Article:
Brave journalists test San Francisco's urine-repellent spray by peeing on walls

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Now that's what I call yellow journalism!

San Francisco is expanding its use of a "urine repellent" spray on walls in public areas to discourage rampant public urination. But a video made by local news website Mission Local is calling into question the effectiveness of the spray.

The video shows Mission Local volunteers urinating on various walls around San Francisco marked with the city's sign warning "Hold it! This wall is not a public restroom." Despite headlines earlier in the year promising the walls would "pee right back at you," there is no wildly ricocheting stream in the Mission Local video.


The video is embedded below. They are relatively work-safe, unless you are particularly weirded out by seeing trickles of yellow liquid that may or may not have originated from a person.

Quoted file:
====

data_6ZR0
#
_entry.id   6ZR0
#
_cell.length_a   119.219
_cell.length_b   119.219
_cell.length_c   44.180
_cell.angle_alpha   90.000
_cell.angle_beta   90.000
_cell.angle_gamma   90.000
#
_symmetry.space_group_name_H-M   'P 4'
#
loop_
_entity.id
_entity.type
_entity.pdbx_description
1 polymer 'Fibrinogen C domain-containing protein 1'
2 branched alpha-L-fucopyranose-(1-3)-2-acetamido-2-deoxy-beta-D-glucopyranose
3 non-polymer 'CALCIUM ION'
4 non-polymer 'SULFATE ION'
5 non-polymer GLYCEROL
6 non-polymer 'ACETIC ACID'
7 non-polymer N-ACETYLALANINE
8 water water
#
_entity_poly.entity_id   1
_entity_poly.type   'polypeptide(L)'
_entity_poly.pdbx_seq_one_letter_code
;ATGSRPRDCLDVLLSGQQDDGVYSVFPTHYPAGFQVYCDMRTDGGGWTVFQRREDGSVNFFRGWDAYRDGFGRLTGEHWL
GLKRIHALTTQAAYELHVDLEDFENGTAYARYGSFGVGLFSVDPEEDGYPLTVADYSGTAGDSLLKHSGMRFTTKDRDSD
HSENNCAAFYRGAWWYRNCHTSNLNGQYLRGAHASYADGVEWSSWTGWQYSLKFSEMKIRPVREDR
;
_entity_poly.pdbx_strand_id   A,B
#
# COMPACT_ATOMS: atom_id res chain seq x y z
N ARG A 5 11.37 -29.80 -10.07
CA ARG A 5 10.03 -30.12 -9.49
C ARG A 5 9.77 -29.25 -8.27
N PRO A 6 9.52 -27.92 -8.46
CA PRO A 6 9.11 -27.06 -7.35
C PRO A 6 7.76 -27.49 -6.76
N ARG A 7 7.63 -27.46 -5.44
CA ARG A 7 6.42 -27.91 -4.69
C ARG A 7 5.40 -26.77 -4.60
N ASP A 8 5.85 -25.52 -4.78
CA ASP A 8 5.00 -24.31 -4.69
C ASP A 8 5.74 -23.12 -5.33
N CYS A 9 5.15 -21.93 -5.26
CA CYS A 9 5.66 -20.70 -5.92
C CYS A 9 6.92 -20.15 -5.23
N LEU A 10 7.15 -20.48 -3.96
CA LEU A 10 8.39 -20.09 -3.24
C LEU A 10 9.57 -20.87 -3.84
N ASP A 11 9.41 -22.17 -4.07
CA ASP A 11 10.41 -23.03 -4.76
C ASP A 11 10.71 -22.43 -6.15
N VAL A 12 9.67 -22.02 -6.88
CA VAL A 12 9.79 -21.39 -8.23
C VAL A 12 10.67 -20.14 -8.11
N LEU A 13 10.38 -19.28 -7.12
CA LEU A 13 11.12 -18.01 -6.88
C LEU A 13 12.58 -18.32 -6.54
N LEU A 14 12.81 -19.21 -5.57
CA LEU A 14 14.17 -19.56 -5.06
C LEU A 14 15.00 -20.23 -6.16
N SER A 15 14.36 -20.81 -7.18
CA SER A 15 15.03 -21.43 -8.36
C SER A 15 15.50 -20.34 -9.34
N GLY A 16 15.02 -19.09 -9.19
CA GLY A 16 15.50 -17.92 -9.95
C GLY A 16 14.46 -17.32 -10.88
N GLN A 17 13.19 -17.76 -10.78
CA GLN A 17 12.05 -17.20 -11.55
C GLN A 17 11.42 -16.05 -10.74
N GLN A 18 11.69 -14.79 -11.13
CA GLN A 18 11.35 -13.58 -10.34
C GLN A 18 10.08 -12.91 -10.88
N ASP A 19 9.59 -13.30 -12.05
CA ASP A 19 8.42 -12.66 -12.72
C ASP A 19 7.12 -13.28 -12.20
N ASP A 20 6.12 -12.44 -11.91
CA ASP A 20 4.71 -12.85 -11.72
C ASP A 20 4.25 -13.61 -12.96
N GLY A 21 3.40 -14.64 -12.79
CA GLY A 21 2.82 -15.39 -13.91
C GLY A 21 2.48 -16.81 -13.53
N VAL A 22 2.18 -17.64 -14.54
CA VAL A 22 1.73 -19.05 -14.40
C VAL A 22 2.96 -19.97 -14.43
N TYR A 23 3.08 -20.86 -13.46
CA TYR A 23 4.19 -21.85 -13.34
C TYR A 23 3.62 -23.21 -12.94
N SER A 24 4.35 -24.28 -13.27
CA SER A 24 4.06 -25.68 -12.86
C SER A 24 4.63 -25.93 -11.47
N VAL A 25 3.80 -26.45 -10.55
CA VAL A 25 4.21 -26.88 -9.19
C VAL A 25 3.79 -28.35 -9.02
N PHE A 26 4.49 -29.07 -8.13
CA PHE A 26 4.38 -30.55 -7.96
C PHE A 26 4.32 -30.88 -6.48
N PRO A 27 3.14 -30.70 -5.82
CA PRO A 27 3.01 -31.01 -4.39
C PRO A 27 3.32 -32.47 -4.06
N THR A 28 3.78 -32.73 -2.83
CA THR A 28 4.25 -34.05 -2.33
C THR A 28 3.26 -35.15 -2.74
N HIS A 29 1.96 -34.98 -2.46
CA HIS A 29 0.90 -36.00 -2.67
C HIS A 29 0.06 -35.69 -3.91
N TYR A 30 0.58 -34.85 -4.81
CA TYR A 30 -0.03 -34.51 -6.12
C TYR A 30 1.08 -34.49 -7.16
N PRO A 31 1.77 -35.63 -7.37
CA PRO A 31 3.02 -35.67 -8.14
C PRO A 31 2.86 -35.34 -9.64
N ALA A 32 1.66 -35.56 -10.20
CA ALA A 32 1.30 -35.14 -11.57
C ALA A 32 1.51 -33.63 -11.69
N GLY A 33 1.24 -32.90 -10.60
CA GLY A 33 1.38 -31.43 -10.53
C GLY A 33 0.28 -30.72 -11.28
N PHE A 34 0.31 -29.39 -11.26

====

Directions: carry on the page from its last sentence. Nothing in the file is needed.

Mission Local theorized a few reasons as to why the walls weren't returning fire. The angle of the stream might not have been right; a layer of graffiti could have interfered; or the paint may have worn off since July, despite the manufacturer's promise of a year of efficacy.

Here's a video made by San Francisco Public Works last summer of how it's supposed to work, using a bottle of water.

The SF Public Works doesn't seem to be deterred, as ABC7 reports they are in the process of coating 8 more sites, with 11 more on the way, and have created a process where homeowners also can request the urine blocker.


They also told Mission Local that the spray does seem to be working insofar as they have had fewer requests to steam clean locations where it has been deployed, although one of the sites tested by Mission Local, Osage Alley in the Mission, has apparently been a problem area.

More tests will be needed to demonstrate the spray's long-term effectiveness, but that shouldn't be a problem since peeing on things doesn't seem to be a hang-up in San Francisco.